William Eichler 23 August 2019

Councils accused of ‘restricting’ retail to residential conversions

Councils accused of ‘restricting’ retail to residential conversions image

Local authorities are preventing developers from converting retail space into residential property because of scepticism over ‘Permitted Development Rights’, a private wealth law firm says.

Research by Boodle Hatfield found that the number of retail properties approved for conversion to residential property has dropped 17% in the last year, from 453 in 2017/18 to just 376 in 2018/19.

The fall in conversions is being driven, according to the law firm, in part by local authorities restricting developers from using ‘Permitted Development Rights’ (PDR).

PDR, which was introduced in 2013, is the system that allows developers to convert commercial property to residential use without a full planning application.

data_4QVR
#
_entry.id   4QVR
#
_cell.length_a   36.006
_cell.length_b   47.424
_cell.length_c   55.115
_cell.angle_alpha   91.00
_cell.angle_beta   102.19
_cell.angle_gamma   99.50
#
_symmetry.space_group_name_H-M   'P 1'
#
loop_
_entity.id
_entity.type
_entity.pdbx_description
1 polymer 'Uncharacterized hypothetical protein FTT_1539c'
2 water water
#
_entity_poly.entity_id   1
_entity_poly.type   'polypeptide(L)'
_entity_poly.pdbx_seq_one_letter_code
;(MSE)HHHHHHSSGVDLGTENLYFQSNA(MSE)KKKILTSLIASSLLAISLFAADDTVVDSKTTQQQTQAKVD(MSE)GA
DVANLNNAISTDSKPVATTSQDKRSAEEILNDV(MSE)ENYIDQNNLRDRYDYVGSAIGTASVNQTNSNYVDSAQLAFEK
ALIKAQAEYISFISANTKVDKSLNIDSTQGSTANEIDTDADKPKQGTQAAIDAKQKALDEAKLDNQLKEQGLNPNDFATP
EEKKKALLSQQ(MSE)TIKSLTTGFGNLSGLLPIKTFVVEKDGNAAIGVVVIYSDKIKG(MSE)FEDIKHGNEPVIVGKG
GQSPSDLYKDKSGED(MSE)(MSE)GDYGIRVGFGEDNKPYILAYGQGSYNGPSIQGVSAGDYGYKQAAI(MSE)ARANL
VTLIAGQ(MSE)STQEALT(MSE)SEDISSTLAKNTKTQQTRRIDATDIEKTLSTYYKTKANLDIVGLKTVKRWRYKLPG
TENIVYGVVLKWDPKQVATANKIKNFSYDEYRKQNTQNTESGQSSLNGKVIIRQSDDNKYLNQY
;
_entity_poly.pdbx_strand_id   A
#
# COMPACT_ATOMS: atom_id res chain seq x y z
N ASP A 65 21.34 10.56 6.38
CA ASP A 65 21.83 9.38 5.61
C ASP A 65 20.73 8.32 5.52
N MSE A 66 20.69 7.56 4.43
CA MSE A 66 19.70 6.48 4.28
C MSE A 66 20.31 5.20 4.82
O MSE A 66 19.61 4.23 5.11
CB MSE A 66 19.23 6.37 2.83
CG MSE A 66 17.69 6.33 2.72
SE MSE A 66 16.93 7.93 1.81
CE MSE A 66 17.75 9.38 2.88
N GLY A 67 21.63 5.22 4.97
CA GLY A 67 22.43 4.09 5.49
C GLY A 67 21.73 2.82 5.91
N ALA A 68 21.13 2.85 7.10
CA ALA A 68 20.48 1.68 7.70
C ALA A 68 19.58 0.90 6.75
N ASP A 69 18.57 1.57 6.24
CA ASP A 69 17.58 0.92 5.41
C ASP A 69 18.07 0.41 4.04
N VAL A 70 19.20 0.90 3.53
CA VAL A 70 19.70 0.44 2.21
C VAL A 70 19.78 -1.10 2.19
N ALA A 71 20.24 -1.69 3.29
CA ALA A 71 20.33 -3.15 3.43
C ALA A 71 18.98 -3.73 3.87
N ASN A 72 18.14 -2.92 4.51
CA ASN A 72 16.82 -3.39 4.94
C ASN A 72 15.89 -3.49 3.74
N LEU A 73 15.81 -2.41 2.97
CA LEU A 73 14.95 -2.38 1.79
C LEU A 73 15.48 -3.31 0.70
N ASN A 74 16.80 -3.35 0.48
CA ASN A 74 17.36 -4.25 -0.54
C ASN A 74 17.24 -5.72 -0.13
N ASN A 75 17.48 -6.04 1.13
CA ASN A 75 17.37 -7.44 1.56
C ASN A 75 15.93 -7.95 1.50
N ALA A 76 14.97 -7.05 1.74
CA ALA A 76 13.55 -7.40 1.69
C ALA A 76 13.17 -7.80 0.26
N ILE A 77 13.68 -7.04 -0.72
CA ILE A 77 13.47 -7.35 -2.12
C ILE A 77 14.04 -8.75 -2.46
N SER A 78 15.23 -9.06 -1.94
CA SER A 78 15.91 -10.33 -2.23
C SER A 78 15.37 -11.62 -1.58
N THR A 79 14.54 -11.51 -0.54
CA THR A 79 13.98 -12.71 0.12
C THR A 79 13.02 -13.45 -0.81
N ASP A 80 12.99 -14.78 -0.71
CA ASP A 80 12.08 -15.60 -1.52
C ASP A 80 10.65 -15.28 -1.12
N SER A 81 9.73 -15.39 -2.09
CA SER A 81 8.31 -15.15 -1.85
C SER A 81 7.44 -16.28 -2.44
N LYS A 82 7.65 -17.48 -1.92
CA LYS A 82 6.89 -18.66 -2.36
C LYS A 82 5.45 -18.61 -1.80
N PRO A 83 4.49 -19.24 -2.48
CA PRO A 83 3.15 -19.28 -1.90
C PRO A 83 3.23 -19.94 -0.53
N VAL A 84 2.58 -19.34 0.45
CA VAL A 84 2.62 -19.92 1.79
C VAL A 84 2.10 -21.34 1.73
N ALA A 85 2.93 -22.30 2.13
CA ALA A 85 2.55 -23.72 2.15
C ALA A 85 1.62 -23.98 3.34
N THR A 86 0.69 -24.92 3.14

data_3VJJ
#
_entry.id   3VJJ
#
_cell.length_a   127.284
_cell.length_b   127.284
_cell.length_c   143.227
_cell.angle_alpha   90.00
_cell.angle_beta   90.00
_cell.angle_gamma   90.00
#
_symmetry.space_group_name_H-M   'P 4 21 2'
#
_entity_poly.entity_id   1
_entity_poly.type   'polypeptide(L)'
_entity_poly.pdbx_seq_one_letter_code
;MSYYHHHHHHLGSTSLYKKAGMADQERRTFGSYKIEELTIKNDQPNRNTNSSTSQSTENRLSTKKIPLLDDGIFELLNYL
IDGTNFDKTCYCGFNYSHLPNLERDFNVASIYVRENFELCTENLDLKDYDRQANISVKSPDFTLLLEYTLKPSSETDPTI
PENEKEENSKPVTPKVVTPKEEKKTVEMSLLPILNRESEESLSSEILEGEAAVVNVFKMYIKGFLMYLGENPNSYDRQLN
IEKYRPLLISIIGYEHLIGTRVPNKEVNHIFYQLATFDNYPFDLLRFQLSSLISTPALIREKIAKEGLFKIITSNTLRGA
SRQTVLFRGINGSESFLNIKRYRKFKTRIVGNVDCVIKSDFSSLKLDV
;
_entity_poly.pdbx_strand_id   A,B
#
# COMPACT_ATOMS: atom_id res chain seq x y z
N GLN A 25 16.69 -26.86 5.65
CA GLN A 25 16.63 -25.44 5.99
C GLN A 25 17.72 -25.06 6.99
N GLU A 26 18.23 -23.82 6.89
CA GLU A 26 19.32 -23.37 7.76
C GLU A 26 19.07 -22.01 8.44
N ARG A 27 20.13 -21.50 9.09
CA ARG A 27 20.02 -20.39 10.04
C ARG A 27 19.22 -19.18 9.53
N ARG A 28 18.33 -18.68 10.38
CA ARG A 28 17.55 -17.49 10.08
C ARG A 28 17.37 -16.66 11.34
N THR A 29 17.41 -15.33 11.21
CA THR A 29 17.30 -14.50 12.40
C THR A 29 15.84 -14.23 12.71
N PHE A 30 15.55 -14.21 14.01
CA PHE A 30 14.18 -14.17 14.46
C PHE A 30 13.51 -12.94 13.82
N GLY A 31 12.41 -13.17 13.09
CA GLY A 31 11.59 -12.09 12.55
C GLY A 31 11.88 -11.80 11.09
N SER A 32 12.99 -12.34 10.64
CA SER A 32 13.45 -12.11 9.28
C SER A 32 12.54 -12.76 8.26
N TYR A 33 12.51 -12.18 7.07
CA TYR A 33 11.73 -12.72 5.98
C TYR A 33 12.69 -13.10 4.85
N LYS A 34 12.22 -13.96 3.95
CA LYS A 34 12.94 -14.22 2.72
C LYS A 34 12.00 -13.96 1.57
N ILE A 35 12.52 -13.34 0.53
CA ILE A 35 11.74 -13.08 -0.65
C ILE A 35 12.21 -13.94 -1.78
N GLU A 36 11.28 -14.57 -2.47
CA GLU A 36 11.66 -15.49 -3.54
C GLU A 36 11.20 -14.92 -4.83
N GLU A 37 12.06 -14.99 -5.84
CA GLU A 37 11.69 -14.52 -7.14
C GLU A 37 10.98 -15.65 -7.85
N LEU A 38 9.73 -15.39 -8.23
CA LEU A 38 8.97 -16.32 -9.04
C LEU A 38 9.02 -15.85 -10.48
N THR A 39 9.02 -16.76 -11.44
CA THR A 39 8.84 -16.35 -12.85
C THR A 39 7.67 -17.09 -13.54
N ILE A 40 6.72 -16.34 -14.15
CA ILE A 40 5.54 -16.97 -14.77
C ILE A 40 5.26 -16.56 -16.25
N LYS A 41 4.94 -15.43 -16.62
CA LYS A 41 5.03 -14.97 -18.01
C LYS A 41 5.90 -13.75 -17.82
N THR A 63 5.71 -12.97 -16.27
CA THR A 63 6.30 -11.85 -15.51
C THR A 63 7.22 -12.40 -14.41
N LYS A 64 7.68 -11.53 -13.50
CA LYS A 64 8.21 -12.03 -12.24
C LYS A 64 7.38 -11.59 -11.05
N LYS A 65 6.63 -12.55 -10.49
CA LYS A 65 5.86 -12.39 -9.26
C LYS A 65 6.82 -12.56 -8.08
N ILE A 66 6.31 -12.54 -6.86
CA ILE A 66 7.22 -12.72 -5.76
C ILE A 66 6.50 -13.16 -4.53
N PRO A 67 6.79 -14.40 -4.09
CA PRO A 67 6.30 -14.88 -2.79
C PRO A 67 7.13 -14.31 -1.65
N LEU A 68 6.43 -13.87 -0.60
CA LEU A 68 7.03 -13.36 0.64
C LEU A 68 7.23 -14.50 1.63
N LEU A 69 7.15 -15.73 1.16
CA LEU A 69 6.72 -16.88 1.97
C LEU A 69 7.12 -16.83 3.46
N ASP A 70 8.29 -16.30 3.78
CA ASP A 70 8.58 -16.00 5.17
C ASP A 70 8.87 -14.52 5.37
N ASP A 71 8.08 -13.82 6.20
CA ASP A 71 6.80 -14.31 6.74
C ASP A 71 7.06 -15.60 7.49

A report published last year by the think tank Centre for Cities warned that the use of PDRs was threatening commercial property which is integral to attracting firms and jobs to city centres.

In January, Islington Council clamped down on the use of PDRs in the south of the borough to save 900,000 square metres of office space, an area that supports around 62,000 jobs.

However, Dennis Ko, partner in the Real Estate team at Boodle Hatfield, argues that councils have to find the right balance between protecting their commercial property stock and building housing.

‘With the number of retail units standing empty around the country, it’s surprising that a growing number of councils are opposed to seeing new residential units replacing them,’ said Dennis Ko, partner in the Real Estate team at Boodle Hatfield.

‘While it’s important to ensure the right mix of residential and commercial property, especially in town centre areas, disincentivising developers from creating new homes is unlikely to be the best way to do it.’

‘Developers often complain that the full planning process is slow, inconsistent and frustrating. Some will simply walk away rather than deal with that.’

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